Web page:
The full phrase ecclesia reformata, semper reformanda secundum verbum Dei (the church reformed, always reforming according to the Word of God) is a post-World War II creature. It was given new impetus by the modernist Swiss Reformed theologian Karl Barth (1886-1968), who used variations of the phrase with some frequency. Mainline (liberal) Presbyterian denominations have sometimes used variations of this phrase in official ways. In effect, the phrase is most commonly taken to mean “the church is reformed but needs to be changed in various ways.” It is frequently invoked as a way of expressing dissatisfaction with Reformed theology as received and expressed by the Reformed churches in the Reformed confessions (for example, the Belgic Confession, 1561; the Heidelberg Catechism, 1563; the Westminster Standards, 1648). Thus, in 1967, the United Presbyterian Church in the USA rejected the historic Christian and Reformed understanding that Scripture is the inerrant (does not err), infallible (cannot err) Word of God written. Ironically, under the modern misunderstanding of the phrase the church reformed, always reforming, the denomination moved away from the Reformed view and adopted a view taught by the Anabaptist radical Thomas Müntzer (1489-1525) that the Reformers knew and rejected.

Here is a Protestant pastor citing it:

L'Intégrisme, Dossier Completégrisme-dossier-complet.pdf

Il correspond bien au principe ecclesia semper reformanda est, qui rappelons-le, n’est pas un principe protestant, mais un principe catholique dès le 14ème siècle qui a conduit à la Réforme.

Philippe Genton, né le 19 mai 1951, père de trois enfants, et rejoint régulièrement par des petits enfants est pasteur de paroisse depuis plus de 30 ans, après avoir été technicien dentiste, puis diacre dans l'EERV. Il est actuellement pasteur de Monthey depuis plus de 17 ans, et espère bien y franchir le cap des 21 ans avant de commencer une nouvelle étape de vie comme pasteur retraité.

Un bon mot (ou un mauvais mot) d'un homme est ici cité comme "principe catholique". Bof ...

Un peu plus prometteur:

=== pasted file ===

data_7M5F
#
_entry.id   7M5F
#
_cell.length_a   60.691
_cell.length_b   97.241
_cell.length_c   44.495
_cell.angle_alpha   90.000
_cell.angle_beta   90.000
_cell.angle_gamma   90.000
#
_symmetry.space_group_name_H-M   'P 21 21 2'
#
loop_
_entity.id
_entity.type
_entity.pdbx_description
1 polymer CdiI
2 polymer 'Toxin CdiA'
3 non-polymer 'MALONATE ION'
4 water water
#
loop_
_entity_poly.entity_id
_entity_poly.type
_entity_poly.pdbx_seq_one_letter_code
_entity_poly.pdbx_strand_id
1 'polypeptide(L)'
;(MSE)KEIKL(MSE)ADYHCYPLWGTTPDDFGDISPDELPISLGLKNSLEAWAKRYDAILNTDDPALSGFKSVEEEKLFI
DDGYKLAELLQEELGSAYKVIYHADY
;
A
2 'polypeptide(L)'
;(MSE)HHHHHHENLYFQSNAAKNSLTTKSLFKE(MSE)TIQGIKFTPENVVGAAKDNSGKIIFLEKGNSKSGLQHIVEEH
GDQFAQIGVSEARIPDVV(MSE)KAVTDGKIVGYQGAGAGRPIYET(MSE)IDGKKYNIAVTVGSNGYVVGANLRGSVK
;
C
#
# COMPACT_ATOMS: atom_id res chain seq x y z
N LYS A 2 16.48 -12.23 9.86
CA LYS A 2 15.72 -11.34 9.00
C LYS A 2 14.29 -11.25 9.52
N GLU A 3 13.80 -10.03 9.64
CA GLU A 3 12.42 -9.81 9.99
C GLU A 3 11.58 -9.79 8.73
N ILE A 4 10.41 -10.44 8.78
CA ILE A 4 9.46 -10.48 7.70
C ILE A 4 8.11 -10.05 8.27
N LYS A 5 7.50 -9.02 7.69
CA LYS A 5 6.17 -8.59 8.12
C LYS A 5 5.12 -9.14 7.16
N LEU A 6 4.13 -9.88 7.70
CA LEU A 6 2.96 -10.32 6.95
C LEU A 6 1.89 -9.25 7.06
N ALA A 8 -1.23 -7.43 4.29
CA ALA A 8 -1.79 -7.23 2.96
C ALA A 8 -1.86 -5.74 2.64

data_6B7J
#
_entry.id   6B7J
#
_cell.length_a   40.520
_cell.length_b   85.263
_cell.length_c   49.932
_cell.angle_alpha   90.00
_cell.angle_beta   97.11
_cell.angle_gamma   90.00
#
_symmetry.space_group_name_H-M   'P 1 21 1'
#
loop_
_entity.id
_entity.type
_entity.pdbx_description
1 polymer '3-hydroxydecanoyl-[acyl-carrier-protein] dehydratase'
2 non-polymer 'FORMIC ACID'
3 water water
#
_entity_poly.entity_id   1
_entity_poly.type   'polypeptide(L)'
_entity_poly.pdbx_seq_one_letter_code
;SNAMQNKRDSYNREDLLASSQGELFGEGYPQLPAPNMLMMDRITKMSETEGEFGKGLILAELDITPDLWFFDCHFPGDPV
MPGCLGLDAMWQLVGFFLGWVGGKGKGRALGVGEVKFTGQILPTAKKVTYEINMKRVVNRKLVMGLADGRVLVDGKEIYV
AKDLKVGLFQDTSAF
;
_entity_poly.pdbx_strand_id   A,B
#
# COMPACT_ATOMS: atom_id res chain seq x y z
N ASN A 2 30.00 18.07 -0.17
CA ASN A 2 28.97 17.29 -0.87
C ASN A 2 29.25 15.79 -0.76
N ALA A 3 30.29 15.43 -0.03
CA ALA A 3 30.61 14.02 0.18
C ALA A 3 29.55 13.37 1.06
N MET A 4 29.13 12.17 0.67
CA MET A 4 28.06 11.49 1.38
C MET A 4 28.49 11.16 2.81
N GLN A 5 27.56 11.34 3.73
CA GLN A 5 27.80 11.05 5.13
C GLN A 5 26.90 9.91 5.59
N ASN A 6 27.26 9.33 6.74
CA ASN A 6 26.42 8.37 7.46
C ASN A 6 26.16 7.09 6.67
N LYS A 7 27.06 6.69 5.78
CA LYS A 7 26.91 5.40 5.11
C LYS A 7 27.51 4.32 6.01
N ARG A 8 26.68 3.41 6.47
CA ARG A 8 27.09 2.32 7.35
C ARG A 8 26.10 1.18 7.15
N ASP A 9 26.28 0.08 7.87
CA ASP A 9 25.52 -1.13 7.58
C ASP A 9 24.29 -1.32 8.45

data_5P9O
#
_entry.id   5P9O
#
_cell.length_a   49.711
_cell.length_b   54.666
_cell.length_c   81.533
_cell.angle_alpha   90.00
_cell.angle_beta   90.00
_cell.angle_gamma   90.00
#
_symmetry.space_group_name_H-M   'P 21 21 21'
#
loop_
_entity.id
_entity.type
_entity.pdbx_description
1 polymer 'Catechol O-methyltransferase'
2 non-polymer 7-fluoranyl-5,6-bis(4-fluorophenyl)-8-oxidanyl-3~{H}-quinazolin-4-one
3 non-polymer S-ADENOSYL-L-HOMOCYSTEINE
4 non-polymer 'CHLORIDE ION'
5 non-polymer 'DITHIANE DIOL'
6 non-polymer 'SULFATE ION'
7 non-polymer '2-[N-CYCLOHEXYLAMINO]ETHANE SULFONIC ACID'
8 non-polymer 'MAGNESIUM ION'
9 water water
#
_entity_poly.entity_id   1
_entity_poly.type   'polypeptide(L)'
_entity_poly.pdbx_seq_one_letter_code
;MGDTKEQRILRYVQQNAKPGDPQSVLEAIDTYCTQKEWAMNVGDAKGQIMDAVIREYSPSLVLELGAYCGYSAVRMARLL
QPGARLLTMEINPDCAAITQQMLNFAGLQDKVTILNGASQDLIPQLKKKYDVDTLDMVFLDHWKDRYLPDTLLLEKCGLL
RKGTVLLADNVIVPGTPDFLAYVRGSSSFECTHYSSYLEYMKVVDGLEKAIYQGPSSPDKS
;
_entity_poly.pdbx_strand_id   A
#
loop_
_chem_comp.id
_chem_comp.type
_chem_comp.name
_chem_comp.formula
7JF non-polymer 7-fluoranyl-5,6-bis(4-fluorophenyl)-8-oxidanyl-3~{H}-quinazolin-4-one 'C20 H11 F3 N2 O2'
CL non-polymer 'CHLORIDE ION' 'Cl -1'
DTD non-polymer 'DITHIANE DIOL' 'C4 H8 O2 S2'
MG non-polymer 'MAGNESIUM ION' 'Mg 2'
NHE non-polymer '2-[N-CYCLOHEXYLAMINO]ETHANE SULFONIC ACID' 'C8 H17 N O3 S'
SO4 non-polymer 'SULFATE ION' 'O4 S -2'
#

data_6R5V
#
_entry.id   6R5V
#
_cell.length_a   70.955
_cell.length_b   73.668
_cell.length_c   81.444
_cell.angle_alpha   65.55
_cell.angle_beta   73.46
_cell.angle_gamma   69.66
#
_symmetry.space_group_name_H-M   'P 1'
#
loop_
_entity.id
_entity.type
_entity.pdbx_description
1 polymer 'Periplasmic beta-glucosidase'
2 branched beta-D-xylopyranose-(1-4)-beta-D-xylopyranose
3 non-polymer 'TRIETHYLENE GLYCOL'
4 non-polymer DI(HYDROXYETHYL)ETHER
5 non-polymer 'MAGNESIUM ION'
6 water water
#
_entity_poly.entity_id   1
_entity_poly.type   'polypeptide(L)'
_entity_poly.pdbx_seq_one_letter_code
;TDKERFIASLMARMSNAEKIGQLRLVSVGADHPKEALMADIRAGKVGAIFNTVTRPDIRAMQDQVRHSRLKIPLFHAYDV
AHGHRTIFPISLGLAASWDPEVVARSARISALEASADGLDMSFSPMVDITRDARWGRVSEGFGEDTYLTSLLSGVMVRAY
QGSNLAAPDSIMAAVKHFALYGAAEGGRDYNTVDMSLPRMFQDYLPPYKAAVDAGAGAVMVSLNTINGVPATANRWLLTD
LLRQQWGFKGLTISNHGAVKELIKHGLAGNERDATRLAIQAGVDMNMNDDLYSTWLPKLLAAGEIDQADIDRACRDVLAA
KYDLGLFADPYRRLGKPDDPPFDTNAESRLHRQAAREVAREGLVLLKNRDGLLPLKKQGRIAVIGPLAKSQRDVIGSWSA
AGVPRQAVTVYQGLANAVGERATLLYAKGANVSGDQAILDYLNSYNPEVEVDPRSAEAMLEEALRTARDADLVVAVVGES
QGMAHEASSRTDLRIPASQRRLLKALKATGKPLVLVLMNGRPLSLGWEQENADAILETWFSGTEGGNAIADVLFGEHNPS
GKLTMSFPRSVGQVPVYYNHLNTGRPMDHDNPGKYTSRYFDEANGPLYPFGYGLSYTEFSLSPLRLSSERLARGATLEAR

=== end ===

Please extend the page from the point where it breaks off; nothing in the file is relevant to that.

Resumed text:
De papen van Brugge: De seculiere clerus in een middeleeuwse wereldstad
Par Hendrik Callewier

Hier hebben wij twee noten. 35 zegt

Gazzaniga, 'Ecclesia semper reformanda' p. 1 - 9.

Die toezammenheng was "De Kerk was immer vortdurend in beweging". En 36 zegt

van Peteghem, 'Gérard Grote et l'image du "Bon Pasteur"' p. 17 - 25; Glorieux Oeuvres complètes de Jean Gerson, V, p. 125-142.

Die toezammenheng was: "De Parijse kanselier en deken van het Brugse Sint-Donaaskapittel, Johannes Gerson, gaf de idee van de goede herder vorm."

Unfortunately, the preview does not include the letter v in bibliography, so I can't consult van Peteghem. Glorieux is missing too. Along with Gazzaniga.

Know what?

You win. Jean Gerson, as far as I know DID say sth like that (though I wouldn't be sure, there was a factoid going on about St Jerome having said words about Genesis which have then been interpreted as a liberty to reinterpret it more or less completely as to storyline. But C. S. Lewis was wrong when attributing those words to St Jerome.)

So, when did he do it?

In a Church Council? Well, let's have a look:

A council was resolved upon, to meet at Pisa, and Gerson poured forth tract after tract for its guidance. The most important are Trilogus in materia schismatis (ii. 83), and De unitate Ecclesiae (ii. 113), in which, following Pierre d'Ailly (see Paul Tschackert, Peter von Ailli, p. 153), Gerson demonstrates that the ideal unity of the church, based upon Christ, destroyed by the popes, can only be restored by a general council, supreme and legitimate, though unsummoned by a pope. The council met, deposed both antipopes, and elected Alexander V. Gerson officially addressed the new pope on his duties in Sermo coram Alexandro Papa in die ascensionis in concilio Pisano (ii. 131). All hopes of reformation, however, were crushed by the conduct of the new pope, especially his immoderate partiality toward the Franciscan Order, of which he had been a monk. He issued a bull which laid the parish clergy and the universities at the mercy of the mendicants. The University of Paris rose in revolt, headed by its chancellor Gerson, who wrote the fierce pamphlet Censura professorum in theologia circa bullam Alexandri V (ii. 442). The pope died soon after, and John XXIII (Baldassare Cossa), was elected his successor. Instead of peace, the council of Pisa had produced only a third papacy. Pierre d'Ailly despaired of general councils (see his De difficultate reformationis in concilio universali), but Gerson struggled on. ... His efforts were powerfully seconded by the emperor Sigismund, and the result was the Council of Constance. Gerson's influence at the council was supreme up to the election of a new pope. It was he who dictated the form of submission and cession made by John XXIII, and directed the condemnation of Jan Hus. Many of Gerson's biographers have found it difficult to reconcile his proceedings against Hus with his own opinions upon the supremacy of the pope; but the difficulty has arisen partly from misunderstanding Gerson's position, partly from supposing him to be the author of a famous tract De modis uniendi et reformandi Ecclesiam in concilio universali. This, and the treatises De modis uniendi et reformandi Ecclesiam, and De difficultate reformationis in concilio universali, long ascribed to Gerson, were proved by Johann Baptist Schwab in his Johannes Gerson not to be his work, and have since been ascribed to Abbot Andreas of Randuf, and with more reason to Dietrich of Nieheim. All Gerson's high-sounding phrases about the supremacy of a council were meant to apply only in times of emergency. He was essentially a trimmer, not a reformer, and he hated Hus with all the rancor of a conservative at heart.